Devotees of Kundalini call it “mental beaming” and often use photos of renowned guru’s as their focal object. The rest of us use candles, if we do it at all. My first experience with this practice was in 2004 at the White Lotus Foundation Yoga Teacher Training retreat where they called the practice Trataka (tratakum) or “candle gazing”. The Sanskrit translation of trataka is”to gaze mindlessly.” Whatever label you apply, it is a powerful and engaging meditation practice, especially for those who have trouble with traditional sitting meditation. When your monkey mind refuses to settle down during meditation (it happens to us all), tratakum can be a good method to guide the mind toward calmness.
Here’s how it’s done, minus the turban, the guru photo, and intricacies of chakra focal points requisite in kundalini. However, for a detailed kundalini style tratakum meditation, check out this link. Now for the simple steps that can applied by anyone!
- Rule number 1: Release your expectations. Make the intention to experience tratakum as it is and nothing more.
- As with standard meditation, choose a location where you won’t be disturbed.
- Light a candle and sit in an upright posture to ensure chakra alignment.
- Focus your gaze on the candle flame; notice the corona of light around the flame (it looks like a halo); notice the area under the tip of the flame, a hollow spot where light and dark coexist.
- Keep your gaze on the flame without blinking for as long as you can. Your eyes will water, but that’s fine; it happens to all of us. You may gradually lower your eyelids as you stare at the flame. This typically eases, in some cases eliminates, the watery eye challenge.
- You may see images within the flame; just go with it. Continue candle gazing for at least ten minutes, maintaining a focus on the flame and letting come what may.
Some practitioners find that reprieves help. For example, they focus on the flame for, say, ten minutes and then close their eyes for five to ten minutes and watch the flame dissipate in their “mind’s eye.” After the reprieve, they repeat the process (candle gazing, closed eyes, etc.) until they’ve completed their designated meditation time. This is where it helps to have a timer, but the choice is yours.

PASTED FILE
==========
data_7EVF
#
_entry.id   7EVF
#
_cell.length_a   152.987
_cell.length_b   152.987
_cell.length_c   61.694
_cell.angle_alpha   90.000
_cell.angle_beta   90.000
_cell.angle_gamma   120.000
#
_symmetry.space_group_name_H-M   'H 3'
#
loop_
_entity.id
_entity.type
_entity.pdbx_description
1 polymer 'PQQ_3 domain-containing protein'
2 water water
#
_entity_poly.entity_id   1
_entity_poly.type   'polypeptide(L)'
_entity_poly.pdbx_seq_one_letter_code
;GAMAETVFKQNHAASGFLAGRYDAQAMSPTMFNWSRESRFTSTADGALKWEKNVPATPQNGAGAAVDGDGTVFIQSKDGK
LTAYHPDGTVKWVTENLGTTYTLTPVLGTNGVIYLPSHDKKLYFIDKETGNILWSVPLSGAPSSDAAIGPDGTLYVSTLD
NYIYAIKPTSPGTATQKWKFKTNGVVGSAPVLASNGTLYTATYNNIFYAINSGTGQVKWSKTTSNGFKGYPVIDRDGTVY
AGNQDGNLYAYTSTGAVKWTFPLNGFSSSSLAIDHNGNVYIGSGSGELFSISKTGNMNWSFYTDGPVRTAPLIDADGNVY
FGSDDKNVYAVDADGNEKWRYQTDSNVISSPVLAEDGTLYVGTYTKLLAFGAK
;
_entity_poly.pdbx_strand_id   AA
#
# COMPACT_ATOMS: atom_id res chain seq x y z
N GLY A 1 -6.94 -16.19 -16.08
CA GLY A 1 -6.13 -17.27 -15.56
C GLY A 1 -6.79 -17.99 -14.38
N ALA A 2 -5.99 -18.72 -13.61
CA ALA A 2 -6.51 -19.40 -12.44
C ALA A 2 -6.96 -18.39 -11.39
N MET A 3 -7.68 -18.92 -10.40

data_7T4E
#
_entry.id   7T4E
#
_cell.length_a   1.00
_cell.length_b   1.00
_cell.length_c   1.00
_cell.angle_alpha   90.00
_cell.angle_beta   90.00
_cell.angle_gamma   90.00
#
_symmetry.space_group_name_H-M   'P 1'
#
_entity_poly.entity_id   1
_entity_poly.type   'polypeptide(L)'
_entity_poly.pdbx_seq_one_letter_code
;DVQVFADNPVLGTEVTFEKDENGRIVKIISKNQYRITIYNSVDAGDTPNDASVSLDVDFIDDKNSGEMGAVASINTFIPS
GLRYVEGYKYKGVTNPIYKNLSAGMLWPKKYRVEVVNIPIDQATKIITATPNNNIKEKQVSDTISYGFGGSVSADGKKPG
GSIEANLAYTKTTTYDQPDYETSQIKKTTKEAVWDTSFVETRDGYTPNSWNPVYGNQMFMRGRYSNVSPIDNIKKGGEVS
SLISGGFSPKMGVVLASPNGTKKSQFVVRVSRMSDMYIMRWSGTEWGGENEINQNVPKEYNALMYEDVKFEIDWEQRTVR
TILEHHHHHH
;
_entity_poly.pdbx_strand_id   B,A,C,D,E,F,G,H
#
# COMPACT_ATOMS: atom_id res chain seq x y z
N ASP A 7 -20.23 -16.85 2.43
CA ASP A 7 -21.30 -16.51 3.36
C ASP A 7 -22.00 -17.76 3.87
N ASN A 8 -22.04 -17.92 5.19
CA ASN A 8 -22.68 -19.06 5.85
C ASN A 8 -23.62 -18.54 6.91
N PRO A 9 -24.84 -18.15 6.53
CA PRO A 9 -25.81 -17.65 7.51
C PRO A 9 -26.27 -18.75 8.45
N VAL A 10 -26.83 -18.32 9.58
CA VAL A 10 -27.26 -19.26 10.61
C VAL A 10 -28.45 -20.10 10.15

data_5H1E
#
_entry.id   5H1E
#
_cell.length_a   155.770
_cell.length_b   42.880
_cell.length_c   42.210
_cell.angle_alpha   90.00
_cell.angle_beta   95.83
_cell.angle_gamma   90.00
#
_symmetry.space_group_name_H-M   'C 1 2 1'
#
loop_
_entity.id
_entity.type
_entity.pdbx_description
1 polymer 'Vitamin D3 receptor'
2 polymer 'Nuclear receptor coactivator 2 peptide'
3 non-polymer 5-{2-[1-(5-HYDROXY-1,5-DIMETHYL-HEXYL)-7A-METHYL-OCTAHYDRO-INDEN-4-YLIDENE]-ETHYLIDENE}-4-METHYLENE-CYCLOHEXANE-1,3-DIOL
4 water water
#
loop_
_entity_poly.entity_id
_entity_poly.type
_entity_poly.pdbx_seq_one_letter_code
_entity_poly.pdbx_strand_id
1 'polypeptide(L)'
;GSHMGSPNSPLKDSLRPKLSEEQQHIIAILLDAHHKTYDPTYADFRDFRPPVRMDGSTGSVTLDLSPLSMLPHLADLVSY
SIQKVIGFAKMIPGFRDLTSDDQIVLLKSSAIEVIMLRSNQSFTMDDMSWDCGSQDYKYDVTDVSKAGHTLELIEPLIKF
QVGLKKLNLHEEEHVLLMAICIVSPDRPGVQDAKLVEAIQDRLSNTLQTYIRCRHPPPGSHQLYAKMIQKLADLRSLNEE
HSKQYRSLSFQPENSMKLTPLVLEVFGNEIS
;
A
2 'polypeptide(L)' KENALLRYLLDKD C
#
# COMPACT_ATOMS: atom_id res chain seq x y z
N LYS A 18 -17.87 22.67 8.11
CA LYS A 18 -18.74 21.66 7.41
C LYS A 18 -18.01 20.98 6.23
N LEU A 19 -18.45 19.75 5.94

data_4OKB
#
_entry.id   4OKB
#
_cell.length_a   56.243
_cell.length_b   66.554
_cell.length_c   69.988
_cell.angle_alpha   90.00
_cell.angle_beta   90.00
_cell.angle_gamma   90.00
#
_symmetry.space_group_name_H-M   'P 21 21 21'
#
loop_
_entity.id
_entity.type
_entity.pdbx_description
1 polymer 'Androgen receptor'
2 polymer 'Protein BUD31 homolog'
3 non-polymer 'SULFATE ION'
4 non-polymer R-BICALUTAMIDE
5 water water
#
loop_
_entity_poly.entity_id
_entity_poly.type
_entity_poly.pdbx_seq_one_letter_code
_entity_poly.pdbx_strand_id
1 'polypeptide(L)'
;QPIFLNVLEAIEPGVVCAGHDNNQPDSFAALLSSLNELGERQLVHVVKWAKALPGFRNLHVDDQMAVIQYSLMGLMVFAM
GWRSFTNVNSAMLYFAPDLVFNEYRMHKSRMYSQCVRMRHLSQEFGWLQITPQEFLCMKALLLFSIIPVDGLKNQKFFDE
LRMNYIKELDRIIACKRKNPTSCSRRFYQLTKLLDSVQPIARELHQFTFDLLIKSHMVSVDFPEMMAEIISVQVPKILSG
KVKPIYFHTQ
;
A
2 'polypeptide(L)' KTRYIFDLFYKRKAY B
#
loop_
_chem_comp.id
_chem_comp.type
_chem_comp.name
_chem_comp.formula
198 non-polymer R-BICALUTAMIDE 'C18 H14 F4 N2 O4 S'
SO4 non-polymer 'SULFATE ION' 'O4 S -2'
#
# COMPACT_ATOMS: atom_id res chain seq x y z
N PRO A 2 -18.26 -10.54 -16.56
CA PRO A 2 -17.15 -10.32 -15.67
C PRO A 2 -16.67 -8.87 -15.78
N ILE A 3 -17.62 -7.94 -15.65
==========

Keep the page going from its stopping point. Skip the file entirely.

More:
My first experience with this practice was quite powerful, then again it happened around a large campfire while being sage smudged by Tracey Rich and guided by Ganga White, smack dab in a private canyon that was once used by Chumash shamans. What’s there not to like, right! Shamans and smudging aside, I was able to hone my focus and truly let my thinking ego mind go perhaps for the first time in years (and this coming from someone who had haphazardly practiced meditation for years). I no longer practice tratakum in its “pure” form, but when I go to the zafu for my daily routine I do typically have a candle (or burning incense) present as a point of focus to get me started. If you struggle with traditional breath focus (shunyata, zazen, or whatever style) trataka may be a stepping-stone to condition your mind toward calmness. It is not zazen and it is not shunyata, so don’t bring those notions to the cushion. We often become attached to what we think is “right practice” or “wrong practice” and when we do this it may cause all of our practice to suffer. When you do trataka, let it be trataka; just as when you do shunyata, let it be shunyata. But by all means, release your expectations and allow yourself to see what happens. If you feel stuck in your current meditation practice, perhaps trataka can help you over the hump. If nothing else, it may settle you into the present moment and give you another tool for your Mindfulness Toolbox.
As with all things, take what works for you and leave the rest behind. I’d love to hear about your experience with this, so please write me in the comments section.
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